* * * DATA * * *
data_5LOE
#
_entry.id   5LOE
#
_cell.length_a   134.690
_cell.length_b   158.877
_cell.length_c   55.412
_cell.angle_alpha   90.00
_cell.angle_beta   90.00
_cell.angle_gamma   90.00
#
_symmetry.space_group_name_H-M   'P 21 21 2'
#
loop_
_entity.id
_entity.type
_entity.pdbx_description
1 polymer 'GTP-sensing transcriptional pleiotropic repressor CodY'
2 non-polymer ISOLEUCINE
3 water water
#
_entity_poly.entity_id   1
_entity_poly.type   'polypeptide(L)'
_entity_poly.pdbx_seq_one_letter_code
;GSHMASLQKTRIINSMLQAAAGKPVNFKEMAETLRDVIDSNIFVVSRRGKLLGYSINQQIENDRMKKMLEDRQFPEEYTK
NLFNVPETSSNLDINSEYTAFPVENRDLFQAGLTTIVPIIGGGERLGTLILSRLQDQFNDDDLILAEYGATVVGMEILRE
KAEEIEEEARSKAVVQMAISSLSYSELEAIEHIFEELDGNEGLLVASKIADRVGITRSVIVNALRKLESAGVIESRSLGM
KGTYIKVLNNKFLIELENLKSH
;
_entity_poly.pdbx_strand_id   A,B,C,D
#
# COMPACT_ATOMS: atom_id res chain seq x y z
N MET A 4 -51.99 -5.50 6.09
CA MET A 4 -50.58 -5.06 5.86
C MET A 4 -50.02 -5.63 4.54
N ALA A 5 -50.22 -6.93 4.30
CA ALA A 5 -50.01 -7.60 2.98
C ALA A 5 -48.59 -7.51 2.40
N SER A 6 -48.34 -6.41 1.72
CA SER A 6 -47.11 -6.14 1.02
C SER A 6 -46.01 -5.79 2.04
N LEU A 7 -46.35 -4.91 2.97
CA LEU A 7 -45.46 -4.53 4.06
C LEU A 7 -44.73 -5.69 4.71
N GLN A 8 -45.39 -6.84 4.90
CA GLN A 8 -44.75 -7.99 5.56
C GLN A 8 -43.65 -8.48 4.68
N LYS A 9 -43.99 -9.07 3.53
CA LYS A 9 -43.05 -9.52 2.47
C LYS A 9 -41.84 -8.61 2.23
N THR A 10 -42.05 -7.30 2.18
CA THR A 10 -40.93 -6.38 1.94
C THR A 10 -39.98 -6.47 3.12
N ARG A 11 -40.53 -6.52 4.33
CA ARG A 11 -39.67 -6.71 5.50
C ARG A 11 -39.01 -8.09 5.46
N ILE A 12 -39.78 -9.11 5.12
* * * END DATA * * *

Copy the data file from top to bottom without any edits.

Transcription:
data_5LOE
#
_entry.id   5LOE
#
_cell.length_a   134.690
_cell.length_b   158.877
_cell.length_c   55.412
_cell.angle_alpha   90.00
_cell.angle_beta   90.00
_cell.angle_gamma   90.00
#
_symmetry.space_group_name_H-M   'P 21 21 2'
#
loop_
_entity.id
_entity.type
_entity.pdbx_description
1 polymer 'GTP-sensing transcriptional pleiotropic repressor CodY'
2 non-polymer ISOLEUCINE
3 water water
#
_entity_poly.entity_id   1
_entity_poly.type   'polypeptide(L)'
_entity_poly.pdbx_seq_one_letter_code
;GSHMASLQKTRIINSMLQAAAGKPVNFKEMAETLRDVIDSNIFVVSRRGKLLGYSINQQIENDRMKKMLEDRQFPEEYTK
NLFNVPETSSNLDINSEYTAFPVENRDLFQAGLTTIVPIIGGGERLGTLILSRLQDQFNDDDLILAEYGATVVGMEILRE
KAEEIEEEARSKAVVQMAISSLSYSELEAIEHIFEELDGNEGLLVASKIADRVGITRSVIVNALRKLESAGVIESRSLGM
KGTYIKVLNNKFLIELENLKSH
;
_entity_poly.pdbx_strand_id   A,B,C,D
#
# COMPACT_ATOMS: atom_id res chain seq x y z
N MET A 4 -51.99 -5.50 6.09
CA MET A 4 -50.58 -5.06 5.86
C MET A 4 -50.02 -5.63 4.54
N ALA A 5 -50.22 -6.93 4.30
CA ALA A 5 -50.01 -7.60 2.98
C ALA A 5 -48.59 -7.51 2.40
N SER A 6 -48.34 -6.41 1.72
CA SER A 6 -47.11 -6.14 1.02
C SER A 6 -46.01 -5.79 2.04
N LEU A 7 -46.35 -4.91 2.97
CA LEU A 7 -45.46 -4.53 4.06
C LEU A 7 -44.73 -5.69 4.71
N GLN A 8 -45.39 -6.84 4.90
CA GLN A 8 -44.75 -7.99 5.56
C GLN A 8 -43.65 -8.48 4.68
N LYS A 9 -43.99 -9.07 3.53
CA LYS A 9 -43.05 -9.52 2.47
C LYS A 9 -41.84 -8.61 2.23
N THR A 10 -42.05 -7.30 2.18
CA THR A 10 -40.93 -6.38 1.94
C THR A 10 -39.98 -6.47 3.12
N ARG A 11 -40.53 -6.52 4.33
CA ARG A 11 -39.67 -6.71 5.50
C ARG A 11 -39.01 -8.09 5.46
N ILE A 12 -39.78 -9.11 5.12